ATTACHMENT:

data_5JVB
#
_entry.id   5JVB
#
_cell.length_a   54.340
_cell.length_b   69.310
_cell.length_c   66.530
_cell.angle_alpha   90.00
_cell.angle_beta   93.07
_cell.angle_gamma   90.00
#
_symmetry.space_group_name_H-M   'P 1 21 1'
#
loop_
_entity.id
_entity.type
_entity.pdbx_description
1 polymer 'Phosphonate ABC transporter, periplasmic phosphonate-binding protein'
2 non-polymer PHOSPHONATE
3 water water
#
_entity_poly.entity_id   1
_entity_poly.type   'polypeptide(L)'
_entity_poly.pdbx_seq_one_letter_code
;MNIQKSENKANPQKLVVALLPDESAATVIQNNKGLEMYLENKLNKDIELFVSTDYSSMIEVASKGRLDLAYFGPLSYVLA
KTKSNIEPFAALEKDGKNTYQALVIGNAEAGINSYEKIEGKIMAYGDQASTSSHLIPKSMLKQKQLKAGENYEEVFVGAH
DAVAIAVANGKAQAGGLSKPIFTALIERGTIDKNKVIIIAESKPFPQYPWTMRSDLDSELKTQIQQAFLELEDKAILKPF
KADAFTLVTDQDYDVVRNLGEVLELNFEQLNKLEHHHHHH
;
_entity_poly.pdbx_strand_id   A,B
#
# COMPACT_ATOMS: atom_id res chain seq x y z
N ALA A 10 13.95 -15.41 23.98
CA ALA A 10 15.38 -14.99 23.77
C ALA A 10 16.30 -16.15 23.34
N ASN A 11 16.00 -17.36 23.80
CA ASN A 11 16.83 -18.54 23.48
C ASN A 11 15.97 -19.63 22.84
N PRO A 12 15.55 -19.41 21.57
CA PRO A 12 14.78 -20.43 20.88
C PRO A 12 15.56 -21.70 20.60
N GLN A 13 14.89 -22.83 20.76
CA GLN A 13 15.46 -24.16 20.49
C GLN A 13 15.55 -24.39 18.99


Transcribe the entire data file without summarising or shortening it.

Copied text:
data_5JVB
#
_entry.id   5JVB
#
_cell.length_a   54.340
_cell.length_b   69.310
_cell.length_c   66.530
_cell.angle_alpha   90.00
_cell.angle_beta   93.07
_cell.angle_gamma   90.00
#
_symmetry.space_group_name_H-M   'P 1 21 1'
#
loop_
_entity.id
_entity.type
_entity.pdbx_description
1 polymer 'Phosphonate ABC transporter, periplasmic phosphonate-binding protein'
2 non-polymer PHOSPHONATE
3 water water
#
_entity_poly.entity_id   1
_entity_poly.type   'polypeptide(L)'
_entity_poly.pdbx_seq_one_letter_code
;MNIQKSENKANPQKLVVALLPDESAATVIQNNKGLEMYLENKLNKDIELFVSTDYSSMIEVASKGRLDLAYFGPLSYVLA
KTKSNIEPFAALEKDGKNTYQALVIGNAEAGINSYEKIEGKIMAYGDQASTSSHLIPKSMLKQKQLKAGENYEEVFVGAH
DAVAIAVANGKAQAGGLSKPIFTALIERGTIDKNKVIIIAESKPFPQYPWTMRSDLDSELKTQIQQAFLELEDKAILKPF
KADAFTLVTDQDYDVVRNLGEVLELNFEQLNKLEHHHHHH
;
_entity_poly.pdbx_strand_id   A,B
#
# COMPACT_ATOMS: atom_id res chain seq x y z
N ALA A 10 13.95 -15.41 23.98
CA ALA A 10 15.38 -14.99 23.77
C ALA A 10 16.30 -16.15 23.34
N ASN A 11 16.00 -17.36 23.80
CA ASN A 11 16.83 -18.54 23.48
C ASN A 11 15.97 -19.63 22.84
N PRO A 12 15.55 -19.41 21.57
CA PRO A 12 14.78 -20.43 20.88
C PRO A 12 15.56 -21.70 20.60
N GLN A 13 14.89 -22.83 20.76
CA GLN A 13 15.46 -24.16 20.49
C GLN A 13 15.55 -24.39 18.99